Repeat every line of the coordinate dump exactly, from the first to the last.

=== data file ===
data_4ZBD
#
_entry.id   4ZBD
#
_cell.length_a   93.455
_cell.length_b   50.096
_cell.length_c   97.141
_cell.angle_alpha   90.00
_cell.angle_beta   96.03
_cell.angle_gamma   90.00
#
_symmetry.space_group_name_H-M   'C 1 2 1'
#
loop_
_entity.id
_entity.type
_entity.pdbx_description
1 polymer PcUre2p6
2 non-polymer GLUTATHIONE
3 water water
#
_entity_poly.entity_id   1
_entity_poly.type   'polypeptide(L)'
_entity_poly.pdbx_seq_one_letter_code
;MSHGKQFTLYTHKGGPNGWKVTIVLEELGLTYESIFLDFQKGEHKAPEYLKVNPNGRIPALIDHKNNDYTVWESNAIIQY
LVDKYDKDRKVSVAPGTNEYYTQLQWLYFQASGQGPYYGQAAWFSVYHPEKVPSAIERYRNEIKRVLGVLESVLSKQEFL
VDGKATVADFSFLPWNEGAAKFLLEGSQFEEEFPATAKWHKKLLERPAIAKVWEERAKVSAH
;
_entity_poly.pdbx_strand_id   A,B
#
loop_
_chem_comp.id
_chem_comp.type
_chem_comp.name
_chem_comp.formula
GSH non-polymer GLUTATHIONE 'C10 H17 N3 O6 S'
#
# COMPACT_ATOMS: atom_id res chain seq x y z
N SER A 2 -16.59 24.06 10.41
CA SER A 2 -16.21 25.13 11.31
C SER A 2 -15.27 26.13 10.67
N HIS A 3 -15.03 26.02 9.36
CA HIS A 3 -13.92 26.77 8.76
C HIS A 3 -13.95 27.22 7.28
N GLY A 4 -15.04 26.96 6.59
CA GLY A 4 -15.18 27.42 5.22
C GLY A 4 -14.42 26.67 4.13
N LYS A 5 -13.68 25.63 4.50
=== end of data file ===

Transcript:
data_4ZBD
#
_entry.id   4ZBD
#
_cell.length_a   93.455
_cell.length_b   50.096
_cell.length_c   97.141
_cell.angle_alpha   90.00
_cell.angle_beta   96.03
_cell.angle_gamma   90.00
#
_symmetry.space_group_name_H-M   'C 1 2 1'
#
loop_
_entity.id
_entity.type
_entity.pdbx_description
1 polymer PcUre2p6
2 non-polymer GLUTATHIONE
3 water water
#
_entity_poly.entity_id   1
_entity_poly.type   'polypeptide(L)'
_entity_poly.pdbx_seq_one_letter_code
;MSHGKQFTLYTHKGGPNGWKVTIVLEELGLTYESIFLDFQKGEHKAPEYLKVNPNGRIPALIDHKNNDYTVWESNAIIQY
LVDKYDKDRKVSVAPGTNEYYTQLQWLYFQASGQGPYYGQAAWFSVYHPEKVPSAIERYRNEIKRVLGVLESVLSKQEFL
VDGKATVADFSFLPWNEGAAKFLLEGSQFEEEFPATAKWHKKLLERPAIAKVWEERAKVSAH
;
_entity_poly.pdbx_strand_id   A,B
#
loop_
_chem_comp.id
_chem_comp.type
_chem_comp.name
_chem_comp.formula
GSH non-polymer GLUTATHIONE 'C10 H17 N3 O6 S'
#
# COMPACT_ATOMS: atom_id res chain seq x y z
N SER A 2 -16.59 24.06 10.41
CA SER A 2 -16.21 25.13 11.31
C SER A 2 -15.27 26.13 10.67
N HIS A 3 -15.03 26.02 9.36
CA HIS A 3 -13.92 26.77 8.76
C HIS A 3 -13.95 27.22 7.28
N GLY A 4 -15.04 26.96 6.59
CA GLY A 4 -15.18 27.42 5.22
C GLY A 4 -14.42 26.67 4.13
N LYS A 5 -13.68 25.63 4.50